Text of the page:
We’ve all been there:
Our aggressive opponent just raised all in and now we have a choice to make: call or fold?
To figure it out we have to calculate our Expected Value (EV) of a call. If our EV is greater than zero, we should call because in the long run we’ll make money. If our EV is less than zero, we can safely fold because we’ll lose money in the long run.
You vs. Freddy the Fish
You’re playing your friend Freddy in a $0.50/$1 No Limit game. Freddy is a wild, aggressive player who constantly makes all in moves. You’re the small blind with $40, Freddy is the big blind with a measly $15. It is folded to you and you raise to $3 with Qc 8c. Freddy immediately goes all in. Should you call or fold?
The Short Answer
You can calculate your EV of calling using the following equation:
EV Call = equity * (pot + tocall) - tocall
Your Q8s has about 0.44 equity vs Freddy’s range. The pot is $18 and you have to call $12.
EV Call = 0.44 * ($18 + $12) - $12
EV Call = +$1.2
You should call because calling has a positive expected value; you will make money in the long run.
The Long Answer
1. Estimate your opponent’s range
Since Freddy is a maniac, he’d probably go all in with any pocket pair, any ace, any king, any two face cards, and any suited connector 54s or higher. Also, he’d probably go all in with Q8, J8, T7, 98 or better.
2. Estimate your equity vs that range
During a hand, you’ll rarely be able to calculate your equity exactly. Thats why practicing is so important. You’ll get a good feel for your equity by using an equity calculator like ALL IN Expert or PokerStove. ALL IN Expert display your equity for every hole card at once:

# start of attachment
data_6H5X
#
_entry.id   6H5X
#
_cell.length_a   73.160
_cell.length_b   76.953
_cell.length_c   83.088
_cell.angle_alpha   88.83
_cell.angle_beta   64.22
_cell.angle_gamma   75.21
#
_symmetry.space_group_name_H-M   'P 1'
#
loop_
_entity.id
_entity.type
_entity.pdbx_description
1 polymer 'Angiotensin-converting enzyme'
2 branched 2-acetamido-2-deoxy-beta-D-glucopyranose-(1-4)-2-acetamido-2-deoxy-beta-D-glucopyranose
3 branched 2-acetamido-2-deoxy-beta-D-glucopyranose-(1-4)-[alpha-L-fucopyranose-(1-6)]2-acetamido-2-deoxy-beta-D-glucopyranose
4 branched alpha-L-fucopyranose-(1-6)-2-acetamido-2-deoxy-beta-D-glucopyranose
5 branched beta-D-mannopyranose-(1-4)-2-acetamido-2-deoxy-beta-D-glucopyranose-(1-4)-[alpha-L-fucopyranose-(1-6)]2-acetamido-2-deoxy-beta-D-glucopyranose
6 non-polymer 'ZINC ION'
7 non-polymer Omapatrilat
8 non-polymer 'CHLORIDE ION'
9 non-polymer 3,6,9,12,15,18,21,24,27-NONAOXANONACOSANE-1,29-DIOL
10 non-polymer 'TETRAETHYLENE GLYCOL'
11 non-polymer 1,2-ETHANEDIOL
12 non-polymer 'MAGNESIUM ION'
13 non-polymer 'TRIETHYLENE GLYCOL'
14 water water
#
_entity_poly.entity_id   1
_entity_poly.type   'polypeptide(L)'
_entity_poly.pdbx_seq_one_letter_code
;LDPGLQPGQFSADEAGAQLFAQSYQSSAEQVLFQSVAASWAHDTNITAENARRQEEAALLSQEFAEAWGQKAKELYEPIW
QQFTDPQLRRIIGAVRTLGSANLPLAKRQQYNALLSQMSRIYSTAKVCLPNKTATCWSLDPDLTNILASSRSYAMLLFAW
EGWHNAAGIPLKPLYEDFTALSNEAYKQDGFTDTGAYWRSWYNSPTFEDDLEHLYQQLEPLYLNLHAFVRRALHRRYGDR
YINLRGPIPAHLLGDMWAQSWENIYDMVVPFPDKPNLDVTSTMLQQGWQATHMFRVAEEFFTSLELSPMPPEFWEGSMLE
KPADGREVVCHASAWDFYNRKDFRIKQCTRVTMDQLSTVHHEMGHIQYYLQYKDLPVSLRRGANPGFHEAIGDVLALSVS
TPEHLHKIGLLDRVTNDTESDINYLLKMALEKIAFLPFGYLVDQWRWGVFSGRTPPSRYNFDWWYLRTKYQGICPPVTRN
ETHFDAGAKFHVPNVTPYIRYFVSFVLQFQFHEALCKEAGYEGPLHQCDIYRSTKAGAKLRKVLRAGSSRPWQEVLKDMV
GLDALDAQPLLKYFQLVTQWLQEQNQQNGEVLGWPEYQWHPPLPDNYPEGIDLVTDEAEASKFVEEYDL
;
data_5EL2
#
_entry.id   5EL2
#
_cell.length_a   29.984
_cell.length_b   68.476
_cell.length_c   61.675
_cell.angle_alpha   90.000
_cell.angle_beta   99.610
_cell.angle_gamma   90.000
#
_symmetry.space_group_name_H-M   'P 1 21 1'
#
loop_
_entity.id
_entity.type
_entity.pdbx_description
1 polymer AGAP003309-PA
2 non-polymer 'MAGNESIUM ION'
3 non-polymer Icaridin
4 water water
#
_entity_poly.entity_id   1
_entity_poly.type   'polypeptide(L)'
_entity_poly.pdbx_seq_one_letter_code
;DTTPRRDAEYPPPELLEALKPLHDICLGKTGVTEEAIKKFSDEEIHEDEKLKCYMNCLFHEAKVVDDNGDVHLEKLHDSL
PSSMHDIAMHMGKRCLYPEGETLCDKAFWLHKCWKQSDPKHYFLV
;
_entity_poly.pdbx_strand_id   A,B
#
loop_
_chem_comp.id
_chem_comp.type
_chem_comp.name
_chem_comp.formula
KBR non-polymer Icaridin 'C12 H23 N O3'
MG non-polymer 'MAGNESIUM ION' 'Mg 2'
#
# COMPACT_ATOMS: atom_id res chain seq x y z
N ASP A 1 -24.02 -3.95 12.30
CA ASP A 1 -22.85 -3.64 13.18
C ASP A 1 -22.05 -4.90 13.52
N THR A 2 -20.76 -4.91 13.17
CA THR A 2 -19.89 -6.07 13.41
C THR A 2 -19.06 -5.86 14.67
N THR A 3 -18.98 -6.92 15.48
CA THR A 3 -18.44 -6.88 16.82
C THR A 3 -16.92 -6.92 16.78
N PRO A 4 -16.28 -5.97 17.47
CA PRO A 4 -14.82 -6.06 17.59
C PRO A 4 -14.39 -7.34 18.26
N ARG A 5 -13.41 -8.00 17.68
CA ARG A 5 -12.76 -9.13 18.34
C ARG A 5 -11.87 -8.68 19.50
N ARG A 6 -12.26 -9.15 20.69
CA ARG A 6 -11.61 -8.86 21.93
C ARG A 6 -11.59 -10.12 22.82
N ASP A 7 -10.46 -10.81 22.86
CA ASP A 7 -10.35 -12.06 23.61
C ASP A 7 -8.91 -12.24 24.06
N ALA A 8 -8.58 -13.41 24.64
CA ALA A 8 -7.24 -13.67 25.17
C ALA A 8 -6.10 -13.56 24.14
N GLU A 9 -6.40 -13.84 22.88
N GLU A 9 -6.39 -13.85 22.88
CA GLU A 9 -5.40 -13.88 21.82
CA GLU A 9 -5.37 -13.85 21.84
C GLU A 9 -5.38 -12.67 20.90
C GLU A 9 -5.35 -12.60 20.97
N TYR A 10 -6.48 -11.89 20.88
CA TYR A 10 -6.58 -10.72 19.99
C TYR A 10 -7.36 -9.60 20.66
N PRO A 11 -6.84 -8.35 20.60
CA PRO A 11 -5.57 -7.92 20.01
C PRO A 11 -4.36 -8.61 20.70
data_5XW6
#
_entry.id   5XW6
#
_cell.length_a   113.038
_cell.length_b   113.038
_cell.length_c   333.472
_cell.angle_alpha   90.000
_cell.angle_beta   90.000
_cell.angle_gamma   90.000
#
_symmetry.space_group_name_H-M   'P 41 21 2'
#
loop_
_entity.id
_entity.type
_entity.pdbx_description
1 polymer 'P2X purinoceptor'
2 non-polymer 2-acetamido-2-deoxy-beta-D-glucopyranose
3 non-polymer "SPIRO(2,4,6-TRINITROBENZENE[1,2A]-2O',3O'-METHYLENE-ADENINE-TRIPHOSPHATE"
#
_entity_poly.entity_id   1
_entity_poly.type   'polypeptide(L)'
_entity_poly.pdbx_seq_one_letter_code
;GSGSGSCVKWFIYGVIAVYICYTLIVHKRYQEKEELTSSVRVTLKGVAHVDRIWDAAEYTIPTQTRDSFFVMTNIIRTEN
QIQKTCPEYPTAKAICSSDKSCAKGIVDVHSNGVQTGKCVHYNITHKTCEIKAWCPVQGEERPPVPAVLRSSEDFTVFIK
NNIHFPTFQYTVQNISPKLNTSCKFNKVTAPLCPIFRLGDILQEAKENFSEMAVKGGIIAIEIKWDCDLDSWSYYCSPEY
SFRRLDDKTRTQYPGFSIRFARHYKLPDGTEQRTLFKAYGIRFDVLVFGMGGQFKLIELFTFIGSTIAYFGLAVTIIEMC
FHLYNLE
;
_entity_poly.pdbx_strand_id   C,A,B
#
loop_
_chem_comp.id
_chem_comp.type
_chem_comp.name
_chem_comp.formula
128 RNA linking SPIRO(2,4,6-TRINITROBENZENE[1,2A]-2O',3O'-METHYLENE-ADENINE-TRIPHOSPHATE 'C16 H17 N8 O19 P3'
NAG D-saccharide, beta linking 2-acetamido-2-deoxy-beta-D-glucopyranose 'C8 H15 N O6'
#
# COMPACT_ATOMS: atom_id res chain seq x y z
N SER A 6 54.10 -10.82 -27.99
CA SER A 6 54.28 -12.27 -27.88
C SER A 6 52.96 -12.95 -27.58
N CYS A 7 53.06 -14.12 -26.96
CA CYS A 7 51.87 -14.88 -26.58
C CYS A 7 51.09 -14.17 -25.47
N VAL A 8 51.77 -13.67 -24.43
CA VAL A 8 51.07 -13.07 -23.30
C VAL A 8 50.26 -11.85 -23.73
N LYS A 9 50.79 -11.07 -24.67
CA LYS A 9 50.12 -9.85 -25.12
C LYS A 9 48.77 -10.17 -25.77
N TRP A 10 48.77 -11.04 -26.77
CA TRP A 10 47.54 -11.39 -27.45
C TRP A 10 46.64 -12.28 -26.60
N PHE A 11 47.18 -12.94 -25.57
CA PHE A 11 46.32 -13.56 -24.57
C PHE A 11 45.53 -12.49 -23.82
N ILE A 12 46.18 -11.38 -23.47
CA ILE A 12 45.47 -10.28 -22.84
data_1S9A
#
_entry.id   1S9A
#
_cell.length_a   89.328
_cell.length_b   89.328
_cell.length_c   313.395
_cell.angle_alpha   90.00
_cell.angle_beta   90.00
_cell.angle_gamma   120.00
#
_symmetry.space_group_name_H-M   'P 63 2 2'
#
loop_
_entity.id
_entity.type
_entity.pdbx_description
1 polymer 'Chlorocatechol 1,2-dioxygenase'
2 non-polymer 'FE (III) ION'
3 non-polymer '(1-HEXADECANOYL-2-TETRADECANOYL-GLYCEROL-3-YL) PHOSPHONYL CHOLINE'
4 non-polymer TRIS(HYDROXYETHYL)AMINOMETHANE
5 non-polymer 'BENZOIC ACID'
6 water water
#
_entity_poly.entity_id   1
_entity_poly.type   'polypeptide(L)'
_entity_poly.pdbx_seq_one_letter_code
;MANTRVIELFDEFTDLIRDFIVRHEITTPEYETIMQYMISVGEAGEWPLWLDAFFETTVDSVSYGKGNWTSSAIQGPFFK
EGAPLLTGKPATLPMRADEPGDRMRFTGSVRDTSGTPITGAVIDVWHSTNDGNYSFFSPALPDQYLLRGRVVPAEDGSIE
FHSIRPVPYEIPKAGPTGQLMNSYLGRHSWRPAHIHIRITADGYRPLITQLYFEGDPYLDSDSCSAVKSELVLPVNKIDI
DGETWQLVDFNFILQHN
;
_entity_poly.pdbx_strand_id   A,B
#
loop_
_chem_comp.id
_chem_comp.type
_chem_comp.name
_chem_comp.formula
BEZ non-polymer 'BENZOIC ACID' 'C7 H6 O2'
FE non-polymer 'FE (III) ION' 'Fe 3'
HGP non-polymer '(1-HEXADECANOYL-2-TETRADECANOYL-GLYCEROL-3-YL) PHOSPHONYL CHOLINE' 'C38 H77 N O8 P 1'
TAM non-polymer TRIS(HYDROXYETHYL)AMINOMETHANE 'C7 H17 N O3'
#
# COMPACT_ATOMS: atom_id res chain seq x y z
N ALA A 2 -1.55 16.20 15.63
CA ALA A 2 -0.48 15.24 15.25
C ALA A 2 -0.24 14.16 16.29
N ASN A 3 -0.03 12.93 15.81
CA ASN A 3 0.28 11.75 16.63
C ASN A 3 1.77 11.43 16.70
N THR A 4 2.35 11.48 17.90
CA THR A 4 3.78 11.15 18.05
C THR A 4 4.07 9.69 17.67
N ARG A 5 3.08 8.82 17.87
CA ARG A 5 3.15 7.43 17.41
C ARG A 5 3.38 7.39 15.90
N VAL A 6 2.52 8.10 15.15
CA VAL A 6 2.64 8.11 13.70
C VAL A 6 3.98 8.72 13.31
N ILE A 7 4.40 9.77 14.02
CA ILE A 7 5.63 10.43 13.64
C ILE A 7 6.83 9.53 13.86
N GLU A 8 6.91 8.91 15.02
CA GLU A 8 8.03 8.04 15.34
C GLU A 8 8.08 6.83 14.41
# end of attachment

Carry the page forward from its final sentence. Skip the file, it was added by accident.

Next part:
Against Freddy’s loose range, our equity is 0.4375.
3. Estimate your EV and make a decision
They key to calculating your EV is understanding that a certain percentage of the time you will win some amount, and the rest of the time you will lose some amount. Here’s how we do it.
e = Your equity aka your win %
(1-e) = How often you'll lose
p = The current pot size
c = The amount you have to call
So, sometimes we’ll win the pot:
e * p
And sometimes we’ll lose (we only lose the amount we have to call):
(1-e) * c
So our total EV is:
EV = e * p - (1 - e) * c
A little simplification gives us the original formula:
ep - (c - ce)
ep - c + ce
e * (p + c) - c
In this example, Freddy started with $15 and we started with $40. So when Freddy went all in, we had to call $12. If the situation had been reversed and we had $15 and Freddy had $40, our calculations would remain the same. Here’s why:
Freddy goes all in for $40, but since we only started with $15, we only have to call $12, same as before.
We call this our effective stack size. It is the smaller of the two starting stacks. In this case, our effective stacks are $15. Neither one of us can risk more than that.